Why it matters there is a challenge for the Board presidency

A Board of Deputies plenary, with President Marie van der Zyl (second left)
A Board of Deputies plenary, with President Marie van der Zyl (second left)

For the first time since 1964, there is going to be a contested election for a sitting president of the Board of Deputies after serving one term. The present head, Marie van der Zyl is going to be opposed by Jonathan Neumann.    

Does it matter? Mr. Neumann says that if he is elected, he will restore unity in the Board, make the Board more democratic and involve the Deputies in policy making. 

Nobody is mentioning the key challenge to the Board, however. The question of whether the community should be represented by the Board or by the Jewish Leadership Council. 

There are many reasons why we should continue to be represented by the Board. The most important is that it has represented us since 1760. If there is one thing we Brits admire it’s tradition. If something lasts 250 years, it is rightly considered sacrosanct. Successive governments look to the Board to say where we stand and they have never been disappointed. 

The second point in the Board’s favour is that it is democratic. The members of the Jewish Leadership Council are admirable, but they are not elected by the over 70 organisations who make up the Deputies. 

Whoever wins should also negotiate with the one body who have left the Board and that is the Union of Orthodox Hebrew Congregations. The Charedim are an important constituent of the community and they know very well that if there was a crisis, they would look to the Board to help. Even so, they remain outside the Board.

The Board is perfectly capable of democratically overturning the actions of its officers. The ghost of 1917 hangs over it. When the British government was considering promising to create a National Home in Palestine, the president of the Board snd the president of  the Anglo-Jewish Association wrote to The Times to say that they were not in favour of it. The Deputies weren’t consulted before the letter was sent and at a subsequent meeting, they voted 56-51 to disavow the president’s action. The Balfour Declaration was the result.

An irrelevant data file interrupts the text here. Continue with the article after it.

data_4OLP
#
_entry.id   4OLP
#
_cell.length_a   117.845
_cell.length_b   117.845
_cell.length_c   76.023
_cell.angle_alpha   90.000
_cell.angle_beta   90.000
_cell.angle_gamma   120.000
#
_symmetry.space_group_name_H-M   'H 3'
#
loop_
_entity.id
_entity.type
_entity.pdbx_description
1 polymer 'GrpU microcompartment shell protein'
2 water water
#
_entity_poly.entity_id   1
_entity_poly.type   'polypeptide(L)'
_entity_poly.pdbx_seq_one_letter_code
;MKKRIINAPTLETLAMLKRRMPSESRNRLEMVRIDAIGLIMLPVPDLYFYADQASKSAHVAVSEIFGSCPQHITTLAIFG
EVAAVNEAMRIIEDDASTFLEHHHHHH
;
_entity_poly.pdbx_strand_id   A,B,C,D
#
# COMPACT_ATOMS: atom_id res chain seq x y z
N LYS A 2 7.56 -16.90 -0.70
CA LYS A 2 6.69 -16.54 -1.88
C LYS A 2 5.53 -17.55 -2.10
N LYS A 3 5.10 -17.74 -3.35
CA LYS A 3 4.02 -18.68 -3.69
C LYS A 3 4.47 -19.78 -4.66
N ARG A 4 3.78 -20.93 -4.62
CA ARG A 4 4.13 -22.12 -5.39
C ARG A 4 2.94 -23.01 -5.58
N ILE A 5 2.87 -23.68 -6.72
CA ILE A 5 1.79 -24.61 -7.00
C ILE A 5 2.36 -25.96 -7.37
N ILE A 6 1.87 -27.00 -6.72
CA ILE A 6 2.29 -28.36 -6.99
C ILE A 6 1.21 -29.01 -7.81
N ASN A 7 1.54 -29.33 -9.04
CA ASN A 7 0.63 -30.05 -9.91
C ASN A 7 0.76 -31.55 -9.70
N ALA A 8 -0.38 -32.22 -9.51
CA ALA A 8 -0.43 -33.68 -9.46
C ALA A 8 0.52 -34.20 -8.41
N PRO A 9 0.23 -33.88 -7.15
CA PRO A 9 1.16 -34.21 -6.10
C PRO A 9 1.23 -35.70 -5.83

Oddly enough it wasn’t because the majority of the Deputies were Zionists. The president was overruled because the provincial Deputies hadn’t been consulted. As a result the provincial Deputies voted 36-4 against the president. The Balfour Declaration was supported out of pique not conviction. 

If the Deputies could do it once, they could to it again, and I hope they remember that they are an independent body. 

There is one thing which stands in their way; the question of whether they can carry their rulings by a simple majority or whether they need to have a two thirds majority.  If Mr. Neumann gets elected, I hope that a simple majority is the criteria he advocates and when he talks of greater democracy and involvement in policy making, that is specifically what is going to happen in future.  

The argument of many leaders is that they know best. That isn’t democracy. We only have to look at the Remain versus Leave referendum to see that. It tore the country apart but the vote was to leave the EC and the parliamentarians did their duty.  

The Board has done a great job for us over the years. If the other ethnic communities had similarly able organisations, they would find  it much easier to solve their own problems. 

So the election does matter and it is up to all the 70 organisations to turn up and vote. 

About the Author
Derek is an author & former editor of the Jewish Year Book
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